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Why NASA picked stormy Florida

Weather thwarts shuttle launches. But important factors favor this state.

Rich Clabaugh/Staff

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If the space shuttle Endeavour lifts off in the early hours of Feb. 7, it will be the first shuttle launch in more than half a year to leave on time.

Each of the last three missions has been delayed for days or weeks – with one held back by a scheduling conflict and two by stormy weather. Despite its "Sunshine State" moniker, Florida has postponed shuttles due to five hurricanes, two hailstorms, a tropical storm, lightning damage, countless cloudy days, and meddlesome woodpeckers stabbing a fuel tank. And if the temperature goes below 36 degrees F., as it did earlier this month, Cape Canaveral's fickle weather will thwart yet another scheduled blastoff.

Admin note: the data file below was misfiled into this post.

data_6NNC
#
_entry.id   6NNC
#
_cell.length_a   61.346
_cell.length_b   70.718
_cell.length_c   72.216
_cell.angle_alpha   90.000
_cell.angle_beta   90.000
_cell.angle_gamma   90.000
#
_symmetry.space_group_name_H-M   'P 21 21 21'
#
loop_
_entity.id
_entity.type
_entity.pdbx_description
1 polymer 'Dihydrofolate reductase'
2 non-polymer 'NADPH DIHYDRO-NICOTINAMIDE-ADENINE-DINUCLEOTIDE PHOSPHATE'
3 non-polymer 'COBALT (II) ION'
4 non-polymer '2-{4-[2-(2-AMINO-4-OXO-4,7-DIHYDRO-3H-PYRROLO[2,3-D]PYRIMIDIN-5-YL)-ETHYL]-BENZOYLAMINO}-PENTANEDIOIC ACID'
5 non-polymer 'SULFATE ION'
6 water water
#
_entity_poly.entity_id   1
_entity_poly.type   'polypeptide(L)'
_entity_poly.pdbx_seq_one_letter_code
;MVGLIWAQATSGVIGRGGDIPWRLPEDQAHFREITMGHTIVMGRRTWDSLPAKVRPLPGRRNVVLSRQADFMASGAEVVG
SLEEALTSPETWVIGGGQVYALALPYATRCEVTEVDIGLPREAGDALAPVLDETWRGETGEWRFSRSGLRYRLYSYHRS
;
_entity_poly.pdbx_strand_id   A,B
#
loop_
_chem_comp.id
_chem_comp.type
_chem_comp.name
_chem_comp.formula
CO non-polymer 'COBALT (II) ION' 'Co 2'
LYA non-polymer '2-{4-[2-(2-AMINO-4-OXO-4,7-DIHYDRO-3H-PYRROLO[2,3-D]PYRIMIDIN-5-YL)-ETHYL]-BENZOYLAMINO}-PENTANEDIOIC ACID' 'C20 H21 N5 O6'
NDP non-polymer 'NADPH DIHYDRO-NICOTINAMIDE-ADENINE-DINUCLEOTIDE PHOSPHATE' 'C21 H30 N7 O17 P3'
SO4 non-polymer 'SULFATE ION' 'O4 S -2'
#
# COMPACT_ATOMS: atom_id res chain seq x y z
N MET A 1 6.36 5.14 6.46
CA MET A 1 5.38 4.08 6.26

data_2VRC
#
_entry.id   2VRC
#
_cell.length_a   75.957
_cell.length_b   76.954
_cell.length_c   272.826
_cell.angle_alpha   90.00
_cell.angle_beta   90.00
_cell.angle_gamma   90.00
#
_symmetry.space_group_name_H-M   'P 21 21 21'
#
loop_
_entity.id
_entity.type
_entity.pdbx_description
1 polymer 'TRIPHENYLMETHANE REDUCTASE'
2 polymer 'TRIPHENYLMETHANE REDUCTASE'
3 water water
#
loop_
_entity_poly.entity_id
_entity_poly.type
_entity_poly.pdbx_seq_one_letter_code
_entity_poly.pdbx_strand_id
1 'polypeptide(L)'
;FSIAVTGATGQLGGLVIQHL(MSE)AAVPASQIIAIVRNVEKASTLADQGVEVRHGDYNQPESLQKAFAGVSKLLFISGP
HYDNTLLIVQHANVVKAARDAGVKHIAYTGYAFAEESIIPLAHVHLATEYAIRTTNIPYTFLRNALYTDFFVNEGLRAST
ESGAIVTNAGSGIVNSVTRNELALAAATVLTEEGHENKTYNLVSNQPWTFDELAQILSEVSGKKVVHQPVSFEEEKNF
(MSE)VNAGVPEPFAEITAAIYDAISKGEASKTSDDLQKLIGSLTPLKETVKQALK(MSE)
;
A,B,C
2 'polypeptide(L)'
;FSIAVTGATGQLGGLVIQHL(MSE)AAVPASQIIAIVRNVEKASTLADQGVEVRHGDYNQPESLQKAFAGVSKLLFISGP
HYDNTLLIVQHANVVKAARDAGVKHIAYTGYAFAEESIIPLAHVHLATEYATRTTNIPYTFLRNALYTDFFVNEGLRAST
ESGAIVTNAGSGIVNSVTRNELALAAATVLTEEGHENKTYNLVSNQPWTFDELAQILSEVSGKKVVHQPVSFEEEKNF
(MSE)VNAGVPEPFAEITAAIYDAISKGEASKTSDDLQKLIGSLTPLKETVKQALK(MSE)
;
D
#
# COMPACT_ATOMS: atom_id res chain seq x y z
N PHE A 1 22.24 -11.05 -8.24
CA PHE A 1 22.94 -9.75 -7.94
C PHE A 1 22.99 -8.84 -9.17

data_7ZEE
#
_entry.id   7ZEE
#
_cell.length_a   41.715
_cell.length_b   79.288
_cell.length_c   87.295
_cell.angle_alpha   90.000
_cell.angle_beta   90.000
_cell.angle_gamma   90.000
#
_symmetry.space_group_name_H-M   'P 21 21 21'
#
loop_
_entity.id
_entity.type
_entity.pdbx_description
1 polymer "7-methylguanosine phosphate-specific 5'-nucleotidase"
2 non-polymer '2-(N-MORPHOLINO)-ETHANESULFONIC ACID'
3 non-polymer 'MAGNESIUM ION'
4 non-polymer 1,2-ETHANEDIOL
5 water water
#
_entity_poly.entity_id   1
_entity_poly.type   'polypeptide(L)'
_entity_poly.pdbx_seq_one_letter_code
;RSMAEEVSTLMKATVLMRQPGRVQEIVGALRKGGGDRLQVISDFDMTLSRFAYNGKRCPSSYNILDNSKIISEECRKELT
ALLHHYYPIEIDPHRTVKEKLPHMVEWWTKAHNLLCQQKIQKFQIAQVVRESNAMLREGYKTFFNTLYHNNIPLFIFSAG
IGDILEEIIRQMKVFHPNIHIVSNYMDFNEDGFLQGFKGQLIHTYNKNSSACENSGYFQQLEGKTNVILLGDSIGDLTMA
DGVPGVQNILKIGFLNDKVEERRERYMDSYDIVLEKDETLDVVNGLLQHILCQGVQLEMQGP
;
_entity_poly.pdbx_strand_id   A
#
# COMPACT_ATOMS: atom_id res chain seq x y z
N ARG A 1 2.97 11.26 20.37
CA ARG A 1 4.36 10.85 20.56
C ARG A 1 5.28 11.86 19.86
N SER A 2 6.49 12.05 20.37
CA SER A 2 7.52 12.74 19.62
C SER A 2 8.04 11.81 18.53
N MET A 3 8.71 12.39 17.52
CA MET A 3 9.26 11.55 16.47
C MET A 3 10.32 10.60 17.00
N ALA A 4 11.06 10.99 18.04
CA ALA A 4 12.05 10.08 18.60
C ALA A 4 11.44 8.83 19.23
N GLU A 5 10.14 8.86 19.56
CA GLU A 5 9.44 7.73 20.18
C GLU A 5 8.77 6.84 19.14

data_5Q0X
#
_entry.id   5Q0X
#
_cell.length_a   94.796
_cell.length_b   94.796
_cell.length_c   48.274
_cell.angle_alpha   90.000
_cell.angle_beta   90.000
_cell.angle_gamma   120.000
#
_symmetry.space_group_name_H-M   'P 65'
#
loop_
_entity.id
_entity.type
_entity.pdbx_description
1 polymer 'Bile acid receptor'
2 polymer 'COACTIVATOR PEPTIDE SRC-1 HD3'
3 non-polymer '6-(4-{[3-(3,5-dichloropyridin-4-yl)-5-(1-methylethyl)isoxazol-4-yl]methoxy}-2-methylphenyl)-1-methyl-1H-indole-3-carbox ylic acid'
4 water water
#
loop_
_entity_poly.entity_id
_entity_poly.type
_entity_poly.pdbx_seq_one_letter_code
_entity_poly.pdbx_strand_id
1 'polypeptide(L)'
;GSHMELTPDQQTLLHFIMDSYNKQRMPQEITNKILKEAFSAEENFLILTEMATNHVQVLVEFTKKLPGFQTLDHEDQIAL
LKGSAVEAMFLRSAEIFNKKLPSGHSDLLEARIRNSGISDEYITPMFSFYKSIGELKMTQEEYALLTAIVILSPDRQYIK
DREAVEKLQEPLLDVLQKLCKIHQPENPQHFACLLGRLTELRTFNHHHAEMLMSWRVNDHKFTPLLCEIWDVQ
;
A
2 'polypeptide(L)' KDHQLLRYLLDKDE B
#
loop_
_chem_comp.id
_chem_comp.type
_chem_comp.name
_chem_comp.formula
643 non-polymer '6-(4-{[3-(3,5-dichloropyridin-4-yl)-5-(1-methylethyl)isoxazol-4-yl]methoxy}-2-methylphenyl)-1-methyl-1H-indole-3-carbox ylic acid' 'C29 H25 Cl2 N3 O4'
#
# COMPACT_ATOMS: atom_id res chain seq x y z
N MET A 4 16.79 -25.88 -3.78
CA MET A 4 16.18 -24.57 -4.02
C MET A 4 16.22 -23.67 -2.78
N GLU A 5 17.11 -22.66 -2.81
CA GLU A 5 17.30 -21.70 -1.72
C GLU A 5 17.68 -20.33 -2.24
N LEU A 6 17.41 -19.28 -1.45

So why did the National Aeronautics and Space Administration choose Florida as the nation's launchpad? It's all about the state's location, explains Fred Marschak, an astronomy professor at Santa Barbara City College in California.

From the beginning, NASA needed beachfront property. Early rockets dropped debris, shed spent booster packs, and sometimes exploded. Better to have these scraps and missteps plummet into the ocean than onto American towns.

Plus, blasting off over the Atlantic has an added bonus. "Our Earth rotates eastward," Mr. Marschak says. When space shuttles launch in the same direction, "the Earth gives us a push." This planetary effect is similar to why it's easier to swim with the water's current rather than against it.


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